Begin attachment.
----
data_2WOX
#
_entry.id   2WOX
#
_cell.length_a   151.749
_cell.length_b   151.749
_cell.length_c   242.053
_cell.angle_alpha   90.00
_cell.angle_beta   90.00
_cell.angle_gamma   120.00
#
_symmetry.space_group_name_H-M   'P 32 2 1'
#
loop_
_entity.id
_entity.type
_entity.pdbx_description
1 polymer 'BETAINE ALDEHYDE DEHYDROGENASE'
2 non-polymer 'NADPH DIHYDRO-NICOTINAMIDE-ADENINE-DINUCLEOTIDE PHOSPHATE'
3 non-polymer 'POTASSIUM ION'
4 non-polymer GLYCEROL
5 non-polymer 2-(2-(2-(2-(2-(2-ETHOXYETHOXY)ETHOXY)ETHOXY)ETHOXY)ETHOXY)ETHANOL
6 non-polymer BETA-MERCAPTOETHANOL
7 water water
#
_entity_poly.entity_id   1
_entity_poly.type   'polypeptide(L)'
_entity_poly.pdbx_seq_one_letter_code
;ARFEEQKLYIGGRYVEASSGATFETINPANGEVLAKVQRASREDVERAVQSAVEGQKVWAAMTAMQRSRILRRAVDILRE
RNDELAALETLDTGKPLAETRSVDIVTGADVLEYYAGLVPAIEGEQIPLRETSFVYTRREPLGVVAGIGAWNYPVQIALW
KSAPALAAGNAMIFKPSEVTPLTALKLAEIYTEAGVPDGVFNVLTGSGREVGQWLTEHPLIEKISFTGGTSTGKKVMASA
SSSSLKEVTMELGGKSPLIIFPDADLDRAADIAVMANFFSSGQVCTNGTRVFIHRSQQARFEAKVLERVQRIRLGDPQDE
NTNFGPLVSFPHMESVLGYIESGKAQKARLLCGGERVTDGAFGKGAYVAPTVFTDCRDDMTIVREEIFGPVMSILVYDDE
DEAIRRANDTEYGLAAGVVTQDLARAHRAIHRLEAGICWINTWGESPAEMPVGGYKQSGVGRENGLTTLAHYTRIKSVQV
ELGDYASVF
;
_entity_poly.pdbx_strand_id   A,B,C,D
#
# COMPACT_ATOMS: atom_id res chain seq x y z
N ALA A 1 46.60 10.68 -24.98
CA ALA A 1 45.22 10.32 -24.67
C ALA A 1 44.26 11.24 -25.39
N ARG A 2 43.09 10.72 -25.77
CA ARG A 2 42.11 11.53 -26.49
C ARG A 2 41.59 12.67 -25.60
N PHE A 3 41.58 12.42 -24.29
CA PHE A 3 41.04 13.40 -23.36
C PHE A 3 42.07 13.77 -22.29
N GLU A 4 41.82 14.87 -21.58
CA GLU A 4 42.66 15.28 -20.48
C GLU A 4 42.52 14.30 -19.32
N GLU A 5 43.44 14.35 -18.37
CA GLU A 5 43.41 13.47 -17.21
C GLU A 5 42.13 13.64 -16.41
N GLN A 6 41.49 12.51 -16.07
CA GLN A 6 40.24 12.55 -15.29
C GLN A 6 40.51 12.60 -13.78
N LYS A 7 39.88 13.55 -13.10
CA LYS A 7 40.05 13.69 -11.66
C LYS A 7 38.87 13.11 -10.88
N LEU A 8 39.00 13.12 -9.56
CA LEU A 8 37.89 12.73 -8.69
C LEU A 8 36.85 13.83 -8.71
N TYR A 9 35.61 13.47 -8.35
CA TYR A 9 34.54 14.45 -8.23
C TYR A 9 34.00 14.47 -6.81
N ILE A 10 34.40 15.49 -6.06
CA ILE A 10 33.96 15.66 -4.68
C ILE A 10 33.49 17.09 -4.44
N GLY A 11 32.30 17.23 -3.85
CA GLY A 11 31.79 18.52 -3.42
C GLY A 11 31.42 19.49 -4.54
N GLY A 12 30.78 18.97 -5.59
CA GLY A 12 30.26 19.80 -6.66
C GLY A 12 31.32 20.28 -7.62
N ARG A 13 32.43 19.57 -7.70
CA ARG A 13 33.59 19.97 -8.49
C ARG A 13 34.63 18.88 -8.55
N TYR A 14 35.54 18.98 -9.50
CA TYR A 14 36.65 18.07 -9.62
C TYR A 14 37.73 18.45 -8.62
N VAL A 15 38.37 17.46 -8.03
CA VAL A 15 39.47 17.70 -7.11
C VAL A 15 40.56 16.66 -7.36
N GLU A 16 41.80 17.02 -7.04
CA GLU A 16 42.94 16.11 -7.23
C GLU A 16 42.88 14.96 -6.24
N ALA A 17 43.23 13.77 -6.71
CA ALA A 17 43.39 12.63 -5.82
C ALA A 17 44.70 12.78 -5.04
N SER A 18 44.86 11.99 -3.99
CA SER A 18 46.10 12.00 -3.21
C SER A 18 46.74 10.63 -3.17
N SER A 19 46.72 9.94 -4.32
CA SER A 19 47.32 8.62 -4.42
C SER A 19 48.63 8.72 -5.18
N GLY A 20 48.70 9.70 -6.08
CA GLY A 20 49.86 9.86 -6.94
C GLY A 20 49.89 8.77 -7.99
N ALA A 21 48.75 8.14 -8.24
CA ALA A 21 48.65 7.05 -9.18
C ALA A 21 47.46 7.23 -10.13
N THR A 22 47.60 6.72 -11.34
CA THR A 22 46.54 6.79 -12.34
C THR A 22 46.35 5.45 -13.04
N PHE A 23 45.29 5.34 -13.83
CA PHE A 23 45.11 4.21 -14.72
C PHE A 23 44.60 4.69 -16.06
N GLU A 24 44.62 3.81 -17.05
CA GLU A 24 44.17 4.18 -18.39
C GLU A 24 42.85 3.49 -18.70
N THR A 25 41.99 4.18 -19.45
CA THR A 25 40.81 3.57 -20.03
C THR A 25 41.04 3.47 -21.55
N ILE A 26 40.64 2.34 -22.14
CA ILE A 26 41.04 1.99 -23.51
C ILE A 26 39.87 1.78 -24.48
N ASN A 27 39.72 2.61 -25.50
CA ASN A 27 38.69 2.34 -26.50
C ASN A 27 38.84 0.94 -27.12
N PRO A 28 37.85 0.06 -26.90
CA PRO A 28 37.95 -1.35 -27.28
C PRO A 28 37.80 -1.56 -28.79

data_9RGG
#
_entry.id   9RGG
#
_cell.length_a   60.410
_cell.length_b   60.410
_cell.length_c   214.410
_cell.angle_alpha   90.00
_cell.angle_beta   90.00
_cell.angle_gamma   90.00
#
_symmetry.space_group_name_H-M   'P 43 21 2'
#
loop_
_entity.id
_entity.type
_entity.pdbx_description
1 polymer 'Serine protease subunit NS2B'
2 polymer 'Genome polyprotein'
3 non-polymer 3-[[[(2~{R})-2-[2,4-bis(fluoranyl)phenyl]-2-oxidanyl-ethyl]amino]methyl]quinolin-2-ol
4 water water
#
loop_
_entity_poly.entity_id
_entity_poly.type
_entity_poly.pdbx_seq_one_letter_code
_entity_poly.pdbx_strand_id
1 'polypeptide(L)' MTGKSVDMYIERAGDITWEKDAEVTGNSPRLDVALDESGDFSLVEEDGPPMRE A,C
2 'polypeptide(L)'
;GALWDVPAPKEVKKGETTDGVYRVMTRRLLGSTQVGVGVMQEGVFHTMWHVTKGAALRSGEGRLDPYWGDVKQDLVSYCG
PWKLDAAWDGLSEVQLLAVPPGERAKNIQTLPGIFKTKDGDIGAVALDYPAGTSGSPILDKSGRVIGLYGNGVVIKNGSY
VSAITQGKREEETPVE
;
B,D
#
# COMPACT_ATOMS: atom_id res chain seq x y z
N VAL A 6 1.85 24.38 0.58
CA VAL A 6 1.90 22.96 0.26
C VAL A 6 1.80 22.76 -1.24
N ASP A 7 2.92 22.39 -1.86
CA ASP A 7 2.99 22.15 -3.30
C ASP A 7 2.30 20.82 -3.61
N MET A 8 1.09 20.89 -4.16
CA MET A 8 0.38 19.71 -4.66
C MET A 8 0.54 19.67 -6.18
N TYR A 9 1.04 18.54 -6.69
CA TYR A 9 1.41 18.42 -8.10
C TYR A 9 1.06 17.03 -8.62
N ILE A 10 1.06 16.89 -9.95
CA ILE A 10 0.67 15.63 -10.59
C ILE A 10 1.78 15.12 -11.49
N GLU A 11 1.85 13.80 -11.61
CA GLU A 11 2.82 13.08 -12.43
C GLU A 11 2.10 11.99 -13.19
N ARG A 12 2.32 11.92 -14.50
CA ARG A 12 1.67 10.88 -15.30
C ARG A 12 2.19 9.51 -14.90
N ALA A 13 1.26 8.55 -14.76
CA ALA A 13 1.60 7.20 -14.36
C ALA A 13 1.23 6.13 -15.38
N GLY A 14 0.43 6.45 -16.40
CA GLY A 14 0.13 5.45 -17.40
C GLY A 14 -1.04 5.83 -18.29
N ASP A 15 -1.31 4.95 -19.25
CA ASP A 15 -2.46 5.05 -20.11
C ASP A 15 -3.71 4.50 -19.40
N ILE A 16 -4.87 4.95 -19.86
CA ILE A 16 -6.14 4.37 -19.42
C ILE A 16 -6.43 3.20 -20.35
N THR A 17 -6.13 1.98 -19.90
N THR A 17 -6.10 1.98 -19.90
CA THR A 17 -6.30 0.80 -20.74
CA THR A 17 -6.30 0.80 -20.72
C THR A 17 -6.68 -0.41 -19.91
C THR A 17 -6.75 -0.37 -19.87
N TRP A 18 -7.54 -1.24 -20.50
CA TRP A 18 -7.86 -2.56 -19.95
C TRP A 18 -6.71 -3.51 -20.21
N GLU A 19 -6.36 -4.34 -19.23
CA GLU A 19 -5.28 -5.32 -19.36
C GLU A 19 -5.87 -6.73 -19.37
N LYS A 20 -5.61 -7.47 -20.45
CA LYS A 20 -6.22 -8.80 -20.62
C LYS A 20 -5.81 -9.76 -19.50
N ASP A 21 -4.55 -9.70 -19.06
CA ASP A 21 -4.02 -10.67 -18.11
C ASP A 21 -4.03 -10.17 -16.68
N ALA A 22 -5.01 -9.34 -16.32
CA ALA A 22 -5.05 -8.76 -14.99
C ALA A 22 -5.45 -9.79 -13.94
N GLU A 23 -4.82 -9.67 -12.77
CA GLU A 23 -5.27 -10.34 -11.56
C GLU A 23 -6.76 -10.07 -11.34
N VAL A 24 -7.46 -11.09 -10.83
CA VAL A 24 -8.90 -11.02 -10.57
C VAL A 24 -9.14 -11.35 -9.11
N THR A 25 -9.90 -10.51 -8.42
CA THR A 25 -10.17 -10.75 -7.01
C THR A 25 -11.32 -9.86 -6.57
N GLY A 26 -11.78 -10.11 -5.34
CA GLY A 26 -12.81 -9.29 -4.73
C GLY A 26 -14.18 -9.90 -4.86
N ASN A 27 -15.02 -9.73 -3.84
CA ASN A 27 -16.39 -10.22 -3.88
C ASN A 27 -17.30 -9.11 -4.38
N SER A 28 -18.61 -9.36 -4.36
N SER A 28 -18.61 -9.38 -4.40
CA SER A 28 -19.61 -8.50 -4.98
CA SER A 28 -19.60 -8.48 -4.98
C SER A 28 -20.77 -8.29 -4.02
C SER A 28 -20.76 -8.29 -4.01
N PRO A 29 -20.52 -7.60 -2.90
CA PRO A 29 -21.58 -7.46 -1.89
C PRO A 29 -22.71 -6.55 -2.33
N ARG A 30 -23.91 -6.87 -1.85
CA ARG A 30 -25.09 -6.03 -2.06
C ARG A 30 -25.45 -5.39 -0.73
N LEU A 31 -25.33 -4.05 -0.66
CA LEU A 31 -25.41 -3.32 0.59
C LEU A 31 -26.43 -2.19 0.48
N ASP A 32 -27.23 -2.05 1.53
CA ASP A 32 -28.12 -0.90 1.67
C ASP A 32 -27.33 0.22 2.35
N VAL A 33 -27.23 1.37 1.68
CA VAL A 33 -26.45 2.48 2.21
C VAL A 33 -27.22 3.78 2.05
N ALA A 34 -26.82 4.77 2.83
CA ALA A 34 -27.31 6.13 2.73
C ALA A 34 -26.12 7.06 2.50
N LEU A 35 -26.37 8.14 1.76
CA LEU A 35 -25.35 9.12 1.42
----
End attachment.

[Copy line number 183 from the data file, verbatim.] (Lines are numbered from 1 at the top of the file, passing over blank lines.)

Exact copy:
C ALA A 13 1.23 6.13 -15.38